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Performance of desegregation, busing case to celebrate Black History Month

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The U.S. District Court for the Southern District of Indiana will host a dramatic interpretation performance of the Indianapolis Public Schools’ historic desegregation and busing case as part of February’s Black History Month Celebration.

“Schools, Politics and the Courts: The Case that Divided a City” will be performed Feb. 12 at 2 p.m. in the Hon. S. Hugh Dillin Memorial Courtroom, Room 243, in the Birch Bayh Federal Building and United States Courthouse in Indianapolis.

The U.S. District Court, Bankruptcy Court, Probation Office, U.S. Attorney’s Office, and U.S. Marshals Service for the Southern District of Indiana; the 7th Circuit Court of Appeals; and the Indiana Federal Community Defenders Inc. are sponsoring the event. Members from the sponsoring agencies – except for the Federal Community Defenders office – will appear in the performance.  

The presentation includes testimony by characters based on actual litigants, witnesses and concerned citizens. Afterward, Magistrate Judge Denise K. LaRue will give remarks.

The program is free and open to the public, and approval of one hour of CLE credit is pending. Pre-registration is not required. Contact Doria Lynch at 317-229-3729 for information.

 

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  1. The practitioners and judges who hail E-filing as the Saviour of the West need to contain their respective excitements. E-filing is federal court requires the practitioner to cram his motion practice into pigeonholes created by IT people. Compound motions or those seeking alternative relief are effectively barred, unless the practitioner wants to receive a tart note from some functionary admonishing about the "problem". E-filing is just another method by which courts and judges transfer their burden to practitioners, who are the really the only powerless components of the system. Of COURSE it is easier for the court to require all of its imput to conform to certain formats, but this imposition does NOT improve the quality of the practice of law and does NOT improve the ability of the practitioner to advocate for his client or to fashion pleadings that exactly conform to his client's best interests. And we should be very wary of the disingenuous pablum about the costs. The courts will find a way to stick it to the practitioner. Lake County is a VERY good example of this rapaciousness. Any one who does not believe this is invited to review the various special fees that system imposes upon practitioners- as practitioners- and upon each case ON TOP of the court costs normal in every case manually filed. Jurisprudence according to Aldous Huxley.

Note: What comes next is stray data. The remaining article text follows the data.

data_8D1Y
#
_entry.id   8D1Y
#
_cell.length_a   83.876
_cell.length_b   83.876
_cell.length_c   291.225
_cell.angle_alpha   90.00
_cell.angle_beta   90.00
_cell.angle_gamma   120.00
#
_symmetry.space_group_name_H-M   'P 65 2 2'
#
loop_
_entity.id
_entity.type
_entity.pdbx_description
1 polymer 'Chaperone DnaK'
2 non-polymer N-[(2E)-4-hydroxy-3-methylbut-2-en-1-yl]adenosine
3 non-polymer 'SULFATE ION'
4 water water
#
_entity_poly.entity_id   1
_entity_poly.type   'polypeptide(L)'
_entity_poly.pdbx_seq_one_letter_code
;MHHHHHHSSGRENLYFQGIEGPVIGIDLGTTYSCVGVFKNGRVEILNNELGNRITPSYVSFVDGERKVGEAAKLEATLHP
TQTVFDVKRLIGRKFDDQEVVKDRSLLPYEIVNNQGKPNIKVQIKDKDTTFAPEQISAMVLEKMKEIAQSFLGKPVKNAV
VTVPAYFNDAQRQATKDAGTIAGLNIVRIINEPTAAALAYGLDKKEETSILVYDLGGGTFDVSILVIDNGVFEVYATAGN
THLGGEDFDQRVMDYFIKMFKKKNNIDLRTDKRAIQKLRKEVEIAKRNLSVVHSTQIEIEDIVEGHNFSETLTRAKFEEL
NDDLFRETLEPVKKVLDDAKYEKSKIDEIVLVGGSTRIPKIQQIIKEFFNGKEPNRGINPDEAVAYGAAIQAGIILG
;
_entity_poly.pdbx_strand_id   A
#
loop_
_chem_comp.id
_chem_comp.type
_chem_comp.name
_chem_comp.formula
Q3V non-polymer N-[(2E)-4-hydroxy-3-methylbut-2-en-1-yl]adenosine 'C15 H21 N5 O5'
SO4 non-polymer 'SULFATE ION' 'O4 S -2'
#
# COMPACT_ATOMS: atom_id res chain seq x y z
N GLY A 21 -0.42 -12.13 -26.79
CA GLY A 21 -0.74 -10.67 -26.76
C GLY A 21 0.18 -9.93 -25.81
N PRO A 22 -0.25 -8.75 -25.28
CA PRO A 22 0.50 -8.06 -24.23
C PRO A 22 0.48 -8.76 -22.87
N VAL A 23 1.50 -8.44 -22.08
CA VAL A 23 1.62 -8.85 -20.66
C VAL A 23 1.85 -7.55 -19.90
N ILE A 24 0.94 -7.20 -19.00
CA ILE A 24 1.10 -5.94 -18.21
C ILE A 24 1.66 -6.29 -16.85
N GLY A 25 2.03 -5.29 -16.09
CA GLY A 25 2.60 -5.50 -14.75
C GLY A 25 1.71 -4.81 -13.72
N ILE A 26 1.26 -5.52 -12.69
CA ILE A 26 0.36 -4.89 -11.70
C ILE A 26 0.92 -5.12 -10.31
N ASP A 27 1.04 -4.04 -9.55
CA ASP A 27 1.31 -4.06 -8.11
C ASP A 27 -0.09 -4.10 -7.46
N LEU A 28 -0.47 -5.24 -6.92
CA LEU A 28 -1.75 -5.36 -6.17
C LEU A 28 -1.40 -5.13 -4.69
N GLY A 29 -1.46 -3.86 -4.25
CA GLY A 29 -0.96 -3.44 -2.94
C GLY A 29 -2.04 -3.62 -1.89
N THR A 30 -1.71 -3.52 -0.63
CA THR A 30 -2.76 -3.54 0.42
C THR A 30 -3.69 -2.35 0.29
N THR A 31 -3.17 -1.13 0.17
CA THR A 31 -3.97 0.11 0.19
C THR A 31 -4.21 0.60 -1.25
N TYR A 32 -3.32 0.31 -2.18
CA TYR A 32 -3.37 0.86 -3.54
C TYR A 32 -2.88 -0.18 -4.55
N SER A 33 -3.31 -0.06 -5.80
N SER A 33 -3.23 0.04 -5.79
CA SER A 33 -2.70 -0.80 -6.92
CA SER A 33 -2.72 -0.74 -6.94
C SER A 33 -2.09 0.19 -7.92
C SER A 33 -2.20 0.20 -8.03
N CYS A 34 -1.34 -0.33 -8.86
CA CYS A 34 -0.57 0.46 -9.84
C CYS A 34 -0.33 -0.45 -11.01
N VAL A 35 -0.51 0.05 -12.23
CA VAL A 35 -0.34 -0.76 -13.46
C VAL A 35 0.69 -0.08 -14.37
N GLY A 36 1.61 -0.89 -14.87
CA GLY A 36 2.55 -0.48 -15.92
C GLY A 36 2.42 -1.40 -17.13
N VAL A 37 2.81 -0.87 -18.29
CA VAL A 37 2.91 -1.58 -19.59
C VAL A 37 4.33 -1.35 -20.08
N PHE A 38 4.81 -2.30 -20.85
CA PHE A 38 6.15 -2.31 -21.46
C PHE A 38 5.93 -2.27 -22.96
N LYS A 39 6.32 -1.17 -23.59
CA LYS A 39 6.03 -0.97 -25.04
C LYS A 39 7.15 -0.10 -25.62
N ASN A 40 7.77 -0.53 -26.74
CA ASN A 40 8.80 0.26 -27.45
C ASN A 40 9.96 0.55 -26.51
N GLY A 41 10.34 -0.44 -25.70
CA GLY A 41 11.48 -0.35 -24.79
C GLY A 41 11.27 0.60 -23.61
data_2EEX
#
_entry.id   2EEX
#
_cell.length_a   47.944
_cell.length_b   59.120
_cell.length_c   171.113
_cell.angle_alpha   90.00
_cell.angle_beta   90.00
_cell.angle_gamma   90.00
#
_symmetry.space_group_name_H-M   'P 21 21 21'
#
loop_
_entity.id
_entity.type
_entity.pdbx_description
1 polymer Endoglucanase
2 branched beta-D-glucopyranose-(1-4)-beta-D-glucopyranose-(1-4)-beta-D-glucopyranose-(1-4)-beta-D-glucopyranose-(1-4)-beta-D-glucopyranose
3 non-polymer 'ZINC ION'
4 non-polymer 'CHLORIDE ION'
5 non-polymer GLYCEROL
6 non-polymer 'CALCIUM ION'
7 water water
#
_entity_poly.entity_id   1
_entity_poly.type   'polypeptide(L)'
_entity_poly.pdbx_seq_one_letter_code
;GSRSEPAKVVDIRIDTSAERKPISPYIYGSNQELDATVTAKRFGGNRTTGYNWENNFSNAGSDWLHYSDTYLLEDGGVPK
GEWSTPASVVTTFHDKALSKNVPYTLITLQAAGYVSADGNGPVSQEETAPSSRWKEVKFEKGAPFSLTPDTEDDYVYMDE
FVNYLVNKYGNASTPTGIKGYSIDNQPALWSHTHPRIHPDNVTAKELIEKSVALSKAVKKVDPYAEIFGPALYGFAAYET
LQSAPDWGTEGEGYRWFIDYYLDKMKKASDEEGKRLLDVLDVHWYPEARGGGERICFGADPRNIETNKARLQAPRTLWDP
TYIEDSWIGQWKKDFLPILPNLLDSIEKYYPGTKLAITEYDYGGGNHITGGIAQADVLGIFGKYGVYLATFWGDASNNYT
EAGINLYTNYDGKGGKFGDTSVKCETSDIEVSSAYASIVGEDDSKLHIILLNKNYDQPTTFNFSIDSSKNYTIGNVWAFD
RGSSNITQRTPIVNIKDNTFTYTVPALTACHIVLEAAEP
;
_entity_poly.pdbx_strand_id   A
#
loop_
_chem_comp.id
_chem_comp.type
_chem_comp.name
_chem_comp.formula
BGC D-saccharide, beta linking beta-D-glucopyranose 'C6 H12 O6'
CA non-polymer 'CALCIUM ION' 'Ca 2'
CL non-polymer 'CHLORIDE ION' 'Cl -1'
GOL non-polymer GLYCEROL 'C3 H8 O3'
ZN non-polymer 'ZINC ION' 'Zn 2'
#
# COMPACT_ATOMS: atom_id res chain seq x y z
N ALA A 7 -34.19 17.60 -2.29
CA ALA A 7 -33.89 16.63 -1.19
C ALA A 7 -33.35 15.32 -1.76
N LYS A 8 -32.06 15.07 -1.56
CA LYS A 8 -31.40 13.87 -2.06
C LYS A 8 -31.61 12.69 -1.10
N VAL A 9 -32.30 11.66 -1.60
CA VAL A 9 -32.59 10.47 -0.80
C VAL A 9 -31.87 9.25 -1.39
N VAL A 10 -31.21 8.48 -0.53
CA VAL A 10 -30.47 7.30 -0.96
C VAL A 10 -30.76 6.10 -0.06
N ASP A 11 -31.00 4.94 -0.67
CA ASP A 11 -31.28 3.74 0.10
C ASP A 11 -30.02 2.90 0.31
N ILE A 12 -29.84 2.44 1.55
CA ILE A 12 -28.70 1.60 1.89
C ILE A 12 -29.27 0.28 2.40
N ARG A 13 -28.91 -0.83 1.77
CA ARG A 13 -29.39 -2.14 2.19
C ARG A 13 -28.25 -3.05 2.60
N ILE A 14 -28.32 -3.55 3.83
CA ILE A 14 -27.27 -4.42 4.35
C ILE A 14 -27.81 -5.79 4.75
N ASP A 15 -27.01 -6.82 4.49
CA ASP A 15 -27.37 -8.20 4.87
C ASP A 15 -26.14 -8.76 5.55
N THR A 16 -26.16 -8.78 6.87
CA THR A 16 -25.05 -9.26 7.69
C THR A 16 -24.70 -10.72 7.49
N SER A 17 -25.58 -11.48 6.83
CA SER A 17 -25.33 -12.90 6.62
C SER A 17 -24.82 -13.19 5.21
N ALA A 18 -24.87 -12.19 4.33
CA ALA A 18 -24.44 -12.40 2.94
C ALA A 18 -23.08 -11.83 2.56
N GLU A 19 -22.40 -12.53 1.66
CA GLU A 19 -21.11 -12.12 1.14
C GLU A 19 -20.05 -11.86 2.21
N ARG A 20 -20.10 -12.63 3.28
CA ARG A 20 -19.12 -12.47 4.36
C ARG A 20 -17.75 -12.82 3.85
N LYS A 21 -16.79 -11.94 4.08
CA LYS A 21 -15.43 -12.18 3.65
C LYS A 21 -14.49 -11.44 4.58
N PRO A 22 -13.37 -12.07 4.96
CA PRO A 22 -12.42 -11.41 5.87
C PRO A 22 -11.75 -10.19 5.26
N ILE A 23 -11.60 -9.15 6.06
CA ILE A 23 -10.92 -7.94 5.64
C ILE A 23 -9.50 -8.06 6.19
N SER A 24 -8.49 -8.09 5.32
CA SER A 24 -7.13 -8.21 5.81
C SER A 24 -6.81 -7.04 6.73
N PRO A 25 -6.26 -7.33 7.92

2. Any attorneys who practice in federal court should be able to say the same as I can ... efiling is great. I have been doing it in fed court since it started way back. Pacer has its drawbacks, but the ability to hit an e-docket and pull up anything and everything onscreen is a huge plus for a litigator, eps the sole practitioner, who lacks a filing clerk and the paralegal support of large firms. Were I an Indiana attorney I would welcome this great step forward.

  3. Can we get full disclosure on lobbyist's payments to legislatures such as Mr Buck? AS long as there are idiots that are disrespectful of neighbors and intent on shooting fireworks every night, some kind of regulations are needed.

  4. I am the mother of the child in this case. My silence on the matter was due to the fact that I filed, both in Illinois and Indiana, child support cases. I even filed supporting documentation with the Indiana family law court. Not sure whether this information was provided to the court of appeals or not. Wish the case was done before moving to Indiana, because no matter what, there is NO WAY the state of Illinois would have allowed an appeal on a child support case!

  5. "No one is safe when the Legislature is in session."

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